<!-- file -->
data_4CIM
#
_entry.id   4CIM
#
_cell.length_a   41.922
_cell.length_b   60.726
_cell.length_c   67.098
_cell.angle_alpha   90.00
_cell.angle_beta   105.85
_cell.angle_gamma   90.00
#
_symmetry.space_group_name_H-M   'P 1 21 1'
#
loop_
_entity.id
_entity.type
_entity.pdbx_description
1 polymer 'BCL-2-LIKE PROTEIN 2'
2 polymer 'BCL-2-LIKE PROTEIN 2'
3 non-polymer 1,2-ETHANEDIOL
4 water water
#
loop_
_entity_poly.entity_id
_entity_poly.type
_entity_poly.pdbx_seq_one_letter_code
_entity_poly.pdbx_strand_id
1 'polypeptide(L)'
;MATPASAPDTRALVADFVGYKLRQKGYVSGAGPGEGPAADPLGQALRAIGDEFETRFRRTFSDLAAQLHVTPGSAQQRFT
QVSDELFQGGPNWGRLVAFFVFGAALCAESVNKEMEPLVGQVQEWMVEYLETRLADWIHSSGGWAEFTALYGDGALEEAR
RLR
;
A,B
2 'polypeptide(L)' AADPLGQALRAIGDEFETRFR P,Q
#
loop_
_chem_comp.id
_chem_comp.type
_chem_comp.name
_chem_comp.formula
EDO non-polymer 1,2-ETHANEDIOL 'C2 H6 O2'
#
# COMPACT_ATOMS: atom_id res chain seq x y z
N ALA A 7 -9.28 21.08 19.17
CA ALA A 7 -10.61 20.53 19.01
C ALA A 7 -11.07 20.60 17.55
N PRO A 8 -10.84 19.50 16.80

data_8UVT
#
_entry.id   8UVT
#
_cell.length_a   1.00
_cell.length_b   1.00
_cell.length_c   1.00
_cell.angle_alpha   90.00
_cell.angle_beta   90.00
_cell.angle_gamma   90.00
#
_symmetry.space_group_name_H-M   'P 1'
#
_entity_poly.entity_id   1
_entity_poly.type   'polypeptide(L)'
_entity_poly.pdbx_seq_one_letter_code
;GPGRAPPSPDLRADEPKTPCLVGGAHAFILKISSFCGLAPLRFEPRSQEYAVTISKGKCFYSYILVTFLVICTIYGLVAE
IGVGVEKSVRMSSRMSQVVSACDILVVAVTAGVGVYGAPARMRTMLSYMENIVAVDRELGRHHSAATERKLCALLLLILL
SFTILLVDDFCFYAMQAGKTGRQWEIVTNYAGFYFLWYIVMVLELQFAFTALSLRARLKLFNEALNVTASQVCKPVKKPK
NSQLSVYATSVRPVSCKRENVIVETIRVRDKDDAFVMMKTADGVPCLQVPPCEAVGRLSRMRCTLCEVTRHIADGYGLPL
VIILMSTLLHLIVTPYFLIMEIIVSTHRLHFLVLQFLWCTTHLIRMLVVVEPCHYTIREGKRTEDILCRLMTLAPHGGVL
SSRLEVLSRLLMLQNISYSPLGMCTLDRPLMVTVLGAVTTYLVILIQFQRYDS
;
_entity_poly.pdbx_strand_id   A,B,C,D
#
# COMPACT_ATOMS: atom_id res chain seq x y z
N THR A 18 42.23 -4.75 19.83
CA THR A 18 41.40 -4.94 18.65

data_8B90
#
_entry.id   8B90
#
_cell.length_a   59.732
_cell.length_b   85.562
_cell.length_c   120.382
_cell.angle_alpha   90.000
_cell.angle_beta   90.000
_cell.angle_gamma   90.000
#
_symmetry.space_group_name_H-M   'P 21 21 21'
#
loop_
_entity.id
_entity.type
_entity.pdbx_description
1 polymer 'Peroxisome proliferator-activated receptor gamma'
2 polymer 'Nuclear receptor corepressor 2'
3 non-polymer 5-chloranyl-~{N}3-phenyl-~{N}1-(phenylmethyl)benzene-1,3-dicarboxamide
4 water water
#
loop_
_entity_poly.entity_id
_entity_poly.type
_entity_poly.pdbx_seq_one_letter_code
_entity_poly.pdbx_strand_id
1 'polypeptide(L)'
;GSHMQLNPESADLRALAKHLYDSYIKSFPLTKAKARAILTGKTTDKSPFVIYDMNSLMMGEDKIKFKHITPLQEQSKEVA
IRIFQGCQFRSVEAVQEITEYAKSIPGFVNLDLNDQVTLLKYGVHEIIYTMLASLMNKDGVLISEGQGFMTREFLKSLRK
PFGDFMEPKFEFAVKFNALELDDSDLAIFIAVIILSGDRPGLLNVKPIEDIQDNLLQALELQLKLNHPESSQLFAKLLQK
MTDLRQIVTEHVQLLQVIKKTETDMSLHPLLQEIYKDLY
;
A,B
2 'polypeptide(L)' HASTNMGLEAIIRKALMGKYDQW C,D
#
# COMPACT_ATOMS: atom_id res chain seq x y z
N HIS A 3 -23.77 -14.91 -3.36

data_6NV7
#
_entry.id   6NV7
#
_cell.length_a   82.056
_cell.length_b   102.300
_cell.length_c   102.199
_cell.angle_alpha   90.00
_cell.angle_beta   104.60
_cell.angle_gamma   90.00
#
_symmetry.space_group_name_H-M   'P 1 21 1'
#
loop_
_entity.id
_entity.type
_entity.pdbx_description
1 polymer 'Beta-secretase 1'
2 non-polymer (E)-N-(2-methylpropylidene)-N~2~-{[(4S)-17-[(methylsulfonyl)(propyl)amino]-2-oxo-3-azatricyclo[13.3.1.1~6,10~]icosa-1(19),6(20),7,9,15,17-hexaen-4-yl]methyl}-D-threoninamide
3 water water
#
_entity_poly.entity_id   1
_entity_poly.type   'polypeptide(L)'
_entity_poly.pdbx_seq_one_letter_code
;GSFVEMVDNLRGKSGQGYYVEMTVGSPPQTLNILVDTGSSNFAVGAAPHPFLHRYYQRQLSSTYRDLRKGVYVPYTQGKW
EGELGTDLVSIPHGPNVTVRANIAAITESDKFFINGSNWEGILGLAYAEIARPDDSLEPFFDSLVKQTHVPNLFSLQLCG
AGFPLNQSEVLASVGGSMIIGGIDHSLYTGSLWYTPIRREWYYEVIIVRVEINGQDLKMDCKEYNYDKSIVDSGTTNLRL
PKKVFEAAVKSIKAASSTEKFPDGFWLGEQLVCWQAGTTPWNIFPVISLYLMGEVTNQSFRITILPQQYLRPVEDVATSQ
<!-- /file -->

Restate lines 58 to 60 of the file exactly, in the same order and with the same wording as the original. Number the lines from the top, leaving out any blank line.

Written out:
#
_symmetry.space_group_name_H-M   'P 1'
#